Working off of almost $1.5 million in donated funds and counting, SF New Deal has not only helped 50 San Francisco restaurants and food businesses keep some staff employed, it's also helping provide a bridge in terms of meal delivery for SF's hungry and homebound.

It's an inspirational, fast-moving story the likes of which we've heard more than a handful in recent months. And while the restaurant industry will continue to suffer to months if not years to come because of this pandemic, at least for a few dozen SF businesses, feeding the community has been a source of guaranteed revenue for the last six weeks or so.

As executive director Lenore Estrada — who is also the owner of pie-catering business Three Babes Bake Shop — explains in the video below, SF New Deal has been able to provide the 50 restaurants they're now working with with about $8,000 a week in guaranteed funds, which the restaurants are using both make meals — sometimes with heavily discounted or donated ingredients — and to pay staff.

SF New Deal - Helping small businesses and feeding our neighbors. from SF New Deal on Vimeo.

Eater first reported on the creation of the nonprofit back in late March, which took shape with the help of Estrada's longtime college friend, Twitch co-founder Emmett Shear. "He’s just a civic-minded person, interested in supporting the city and small businesses," Estrada said at the time. Shear personally committed $1 million of his own money to the cause, and as the Business Times reports, SF New Deal has continued to attract crowdfunding and bigger donations — including $100,000 from the Merrill Family Foundation.

Meals are going to out to organizations like Larkin Street Youth Services, UCSF mental health services, and the SF African American Faith Based Coalition. To date, SF New Deal has delivered over 137,000 meals to people in need.

Among the restaurants working with the organization are Nopa, Mourad, Rich Table, Tartine, Mister Jiu's, Causwells, and Nightbird. As Nightbird chef Kim Alter tells the Business Times, "It’s enabled me to sustain my business. I don’t want to say it’s brought us back to normal because I don’t know if I’ll ever be using that word again."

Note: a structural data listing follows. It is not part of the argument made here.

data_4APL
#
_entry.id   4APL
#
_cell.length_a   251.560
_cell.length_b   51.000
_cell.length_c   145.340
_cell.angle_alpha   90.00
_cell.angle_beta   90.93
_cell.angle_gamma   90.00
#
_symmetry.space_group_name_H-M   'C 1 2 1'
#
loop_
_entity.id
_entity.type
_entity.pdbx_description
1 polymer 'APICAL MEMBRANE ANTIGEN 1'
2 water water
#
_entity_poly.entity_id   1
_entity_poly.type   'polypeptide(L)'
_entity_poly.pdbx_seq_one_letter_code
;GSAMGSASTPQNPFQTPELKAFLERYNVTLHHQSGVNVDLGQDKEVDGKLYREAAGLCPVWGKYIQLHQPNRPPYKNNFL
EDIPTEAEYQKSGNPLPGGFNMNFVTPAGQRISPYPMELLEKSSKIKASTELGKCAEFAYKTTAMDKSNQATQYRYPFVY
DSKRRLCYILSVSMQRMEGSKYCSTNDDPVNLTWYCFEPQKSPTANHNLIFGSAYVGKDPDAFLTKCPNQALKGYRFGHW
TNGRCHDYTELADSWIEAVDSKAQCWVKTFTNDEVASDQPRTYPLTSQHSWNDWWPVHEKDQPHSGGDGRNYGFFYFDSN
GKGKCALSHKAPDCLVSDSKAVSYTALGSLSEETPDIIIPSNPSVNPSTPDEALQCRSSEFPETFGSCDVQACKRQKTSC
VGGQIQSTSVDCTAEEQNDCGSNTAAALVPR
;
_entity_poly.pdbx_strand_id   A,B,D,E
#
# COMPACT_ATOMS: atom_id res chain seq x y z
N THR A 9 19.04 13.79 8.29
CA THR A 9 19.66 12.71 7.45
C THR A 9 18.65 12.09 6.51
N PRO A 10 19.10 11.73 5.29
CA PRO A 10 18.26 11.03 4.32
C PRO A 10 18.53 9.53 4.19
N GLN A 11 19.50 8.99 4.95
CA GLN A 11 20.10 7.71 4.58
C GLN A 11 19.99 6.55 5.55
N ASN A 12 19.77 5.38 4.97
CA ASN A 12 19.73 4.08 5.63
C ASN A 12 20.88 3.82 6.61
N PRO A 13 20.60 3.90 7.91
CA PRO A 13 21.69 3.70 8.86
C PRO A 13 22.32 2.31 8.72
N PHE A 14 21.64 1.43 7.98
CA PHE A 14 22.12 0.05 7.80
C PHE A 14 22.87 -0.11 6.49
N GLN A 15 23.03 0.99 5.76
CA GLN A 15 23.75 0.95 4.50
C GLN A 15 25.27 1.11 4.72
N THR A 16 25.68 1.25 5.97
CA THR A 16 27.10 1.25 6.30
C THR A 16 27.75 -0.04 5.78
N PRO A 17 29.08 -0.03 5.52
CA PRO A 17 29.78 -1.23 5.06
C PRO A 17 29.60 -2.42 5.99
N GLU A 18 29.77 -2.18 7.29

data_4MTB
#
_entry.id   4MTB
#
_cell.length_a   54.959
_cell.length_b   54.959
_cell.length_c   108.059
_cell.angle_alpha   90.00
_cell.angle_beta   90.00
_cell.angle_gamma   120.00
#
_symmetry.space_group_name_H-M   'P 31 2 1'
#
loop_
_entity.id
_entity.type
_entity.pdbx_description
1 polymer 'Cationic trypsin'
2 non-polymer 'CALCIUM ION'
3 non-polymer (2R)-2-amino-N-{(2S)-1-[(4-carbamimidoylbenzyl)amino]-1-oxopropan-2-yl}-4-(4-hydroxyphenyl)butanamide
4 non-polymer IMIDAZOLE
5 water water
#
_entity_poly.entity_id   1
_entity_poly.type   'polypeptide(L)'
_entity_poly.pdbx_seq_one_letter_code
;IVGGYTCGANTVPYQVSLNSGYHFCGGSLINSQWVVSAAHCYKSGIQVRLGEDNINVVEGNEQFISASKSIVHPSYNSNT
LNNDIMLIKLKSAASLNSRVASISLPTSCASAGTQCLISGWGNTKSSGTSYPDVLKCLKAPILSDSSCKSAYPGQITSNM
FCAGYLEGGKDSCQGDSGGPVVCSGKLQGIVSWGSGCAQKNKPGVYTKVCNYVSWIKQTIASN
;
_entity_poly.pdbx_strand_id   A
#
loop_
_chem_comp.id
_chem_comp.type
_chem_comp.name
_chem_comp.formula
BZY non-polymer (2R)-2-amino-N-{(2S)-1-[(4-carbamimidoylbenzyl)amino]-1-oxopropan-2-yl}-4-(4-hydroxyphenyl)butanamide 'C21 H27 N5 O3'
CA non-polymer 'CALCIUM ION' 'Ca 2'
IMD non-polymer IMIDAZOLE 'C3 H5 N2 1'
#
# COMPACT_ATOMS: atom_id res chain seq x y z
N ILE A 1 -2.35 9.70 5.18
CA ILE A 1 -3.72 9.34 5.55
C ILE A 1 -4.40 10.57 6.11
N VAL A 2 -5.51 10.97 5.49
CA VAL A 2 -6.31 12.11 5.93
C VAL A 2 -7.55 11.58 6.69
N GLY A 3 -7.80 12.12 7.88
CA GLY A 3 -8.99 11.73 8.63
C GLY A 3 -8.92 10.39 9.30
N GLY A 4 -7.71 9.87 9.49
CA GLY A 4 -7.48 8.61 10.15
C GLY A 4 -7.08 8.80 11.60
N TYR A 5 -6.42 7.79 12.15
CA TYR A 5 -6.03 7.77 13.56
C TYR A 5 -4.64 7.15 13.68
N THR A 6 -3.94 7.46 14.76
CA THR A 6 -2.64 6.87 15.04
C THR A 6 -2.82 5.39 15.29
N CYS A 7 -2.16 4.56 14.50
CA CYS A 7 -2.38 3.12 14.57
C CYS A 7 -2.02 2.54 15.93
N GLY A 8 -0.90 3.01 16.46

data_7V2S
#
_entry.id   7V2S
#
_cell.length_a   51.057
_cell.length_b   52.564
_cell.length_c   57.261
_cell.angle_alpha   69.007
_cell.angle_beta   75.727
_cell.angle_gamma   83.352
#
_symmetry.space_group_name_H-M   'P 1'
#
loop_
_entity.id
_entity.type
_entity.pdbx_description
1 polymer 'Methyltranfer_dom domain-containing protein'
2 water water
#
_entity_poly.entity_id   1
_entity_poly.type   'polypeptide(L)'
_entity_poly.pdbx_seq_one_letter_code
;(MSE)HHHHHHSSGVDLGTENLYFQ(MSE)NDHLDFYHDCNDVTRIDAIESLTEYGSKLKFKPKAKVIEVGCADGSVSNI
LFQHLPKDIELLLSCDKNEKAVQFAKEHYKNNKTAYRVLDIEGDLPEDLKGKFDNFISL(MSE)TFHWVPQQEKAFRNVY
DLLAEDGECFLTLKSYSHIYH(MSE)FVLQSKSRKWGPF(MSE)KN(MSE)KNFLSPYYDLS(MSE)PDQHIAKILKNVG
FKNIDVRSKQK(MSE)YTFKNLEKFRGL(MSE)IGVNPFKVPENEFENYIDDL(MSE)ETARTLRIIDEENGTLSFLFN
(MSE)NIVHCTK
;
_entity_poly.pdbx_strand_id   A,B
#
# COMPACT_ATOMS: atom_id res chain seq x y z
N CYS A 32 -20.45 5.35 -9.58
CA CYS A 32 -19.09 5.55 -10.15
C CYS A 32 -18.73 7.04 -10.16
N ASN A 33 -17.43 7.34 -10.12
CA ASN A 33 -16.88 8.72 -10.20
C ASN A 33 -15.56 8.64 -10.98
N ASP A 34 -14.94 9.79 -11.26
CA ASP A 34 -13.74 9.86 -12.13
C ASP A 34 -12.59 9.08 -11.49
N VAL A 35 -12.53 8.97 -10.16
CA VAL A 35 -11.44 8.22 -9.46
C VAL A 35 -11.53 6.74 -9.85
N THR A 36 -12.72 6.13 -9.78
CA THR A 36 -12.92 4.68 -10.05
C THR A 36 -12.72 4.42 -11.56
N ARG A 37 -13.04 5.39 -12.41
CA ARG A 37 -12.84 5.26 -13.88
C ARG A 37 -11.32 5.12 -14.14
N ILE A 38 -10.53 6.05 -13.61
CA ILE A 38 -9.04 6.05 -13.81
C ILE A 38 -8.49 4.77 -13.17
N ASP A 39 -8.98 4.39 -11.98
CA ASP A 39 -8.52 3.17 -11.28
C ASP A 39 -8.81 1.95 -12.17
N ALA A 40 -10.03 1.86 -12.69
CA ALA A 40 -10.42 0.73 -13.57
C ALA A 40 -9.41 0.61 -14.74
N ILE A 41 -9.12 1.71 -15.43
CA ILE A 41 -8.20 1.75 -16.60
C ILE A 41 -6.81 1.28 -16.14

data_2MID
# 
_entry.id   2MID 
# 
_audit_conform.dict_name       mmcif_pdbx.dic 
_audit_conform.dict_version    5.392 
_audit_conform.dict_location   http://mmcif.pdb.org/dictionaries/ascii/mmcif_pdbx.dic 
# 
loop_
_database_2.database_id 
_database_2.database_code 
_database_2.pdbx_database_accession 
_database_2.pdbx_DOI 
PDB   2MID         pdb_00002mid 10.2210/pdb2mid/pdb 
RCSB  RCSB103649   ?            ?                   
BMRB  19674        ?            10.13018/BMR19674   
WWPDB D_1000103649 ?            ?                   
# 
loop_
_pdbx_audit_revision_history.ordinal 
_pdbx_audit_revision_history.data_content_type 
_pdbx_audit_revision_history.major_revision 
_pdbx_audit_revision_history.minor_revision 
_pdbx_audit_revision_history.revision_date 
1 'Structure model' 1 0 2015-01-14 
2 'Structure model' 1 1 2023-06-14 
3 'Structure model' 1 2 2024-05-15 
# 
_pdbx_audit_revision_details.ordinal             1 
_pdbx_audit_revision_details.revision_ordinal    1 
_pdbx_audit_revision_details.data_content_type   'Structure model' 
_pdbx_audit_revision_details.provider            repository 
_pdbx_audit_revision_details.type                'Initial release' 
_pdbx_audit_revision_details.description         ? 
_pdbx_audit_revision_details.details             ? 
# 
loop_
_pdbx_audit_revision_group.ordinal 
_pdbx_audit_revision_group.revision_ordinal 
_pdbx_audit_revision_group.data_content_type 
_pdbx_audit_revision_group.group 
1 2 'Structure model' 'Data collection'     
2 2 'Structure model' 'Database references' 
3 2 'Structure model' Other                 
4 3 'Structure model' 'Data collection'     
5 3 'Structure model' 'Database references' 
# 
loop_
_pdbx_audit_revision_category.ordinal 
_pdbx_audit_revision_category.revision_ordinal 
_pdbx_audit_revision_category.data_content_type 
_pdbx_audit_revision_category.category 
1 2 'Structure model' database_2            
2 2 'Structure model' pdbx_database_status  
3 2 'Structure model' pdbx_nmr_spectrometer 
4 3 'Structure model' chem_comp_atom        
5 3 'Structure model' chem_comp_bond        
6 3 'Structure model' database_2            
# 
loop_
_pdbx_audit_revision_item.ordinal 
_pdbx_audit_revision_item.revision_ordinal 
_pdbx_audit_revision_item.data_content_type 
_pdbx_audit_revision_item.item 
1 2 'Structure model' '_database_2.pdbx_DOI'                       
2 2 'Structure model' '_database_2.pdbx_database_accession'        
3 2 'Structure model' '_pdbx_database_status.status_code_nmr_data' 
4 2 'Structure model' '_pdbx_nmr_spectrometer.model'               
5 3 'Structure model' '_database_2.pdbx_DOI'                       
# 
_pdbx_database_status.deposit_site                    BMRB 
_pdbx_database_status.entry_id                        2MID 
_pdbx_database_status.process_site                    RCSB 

Also, as many restaurateurs know, receiving those all-important PPE loans from the federal government comes with the stipulation of rehiring staff — but if a restaurant isn't doing any business, that just puts them right back in the hole again very quickly. Nonprofit efforts like this are able to bridge that gap so that a business has both a hope of paying other expenses and has a reason for operating at all.

In addition to making these meals, Nopa is offering dinner takeout to regular customers as well, Tuesday through Saturday, with online orders beginning at 1 p.m.; and Rich Table just started doing the same on weekends.

And the efforts of SF New Deal are an echo of what Che Fico chef David Nayfeld has been doing since March at a smaller scale. Nayfeld has been taking family-style takeout orders in addition to letting people sponsor free meals for hungry families, with some initial seed funding from former Twitter CEO Dick Costolo, who is an investor in the restaurant.

If you want to donate to New Deal SF, you can do so here. Estrada and Shear expect to keep the program going for the rest of the month and for however much longer the donations continue coming in.

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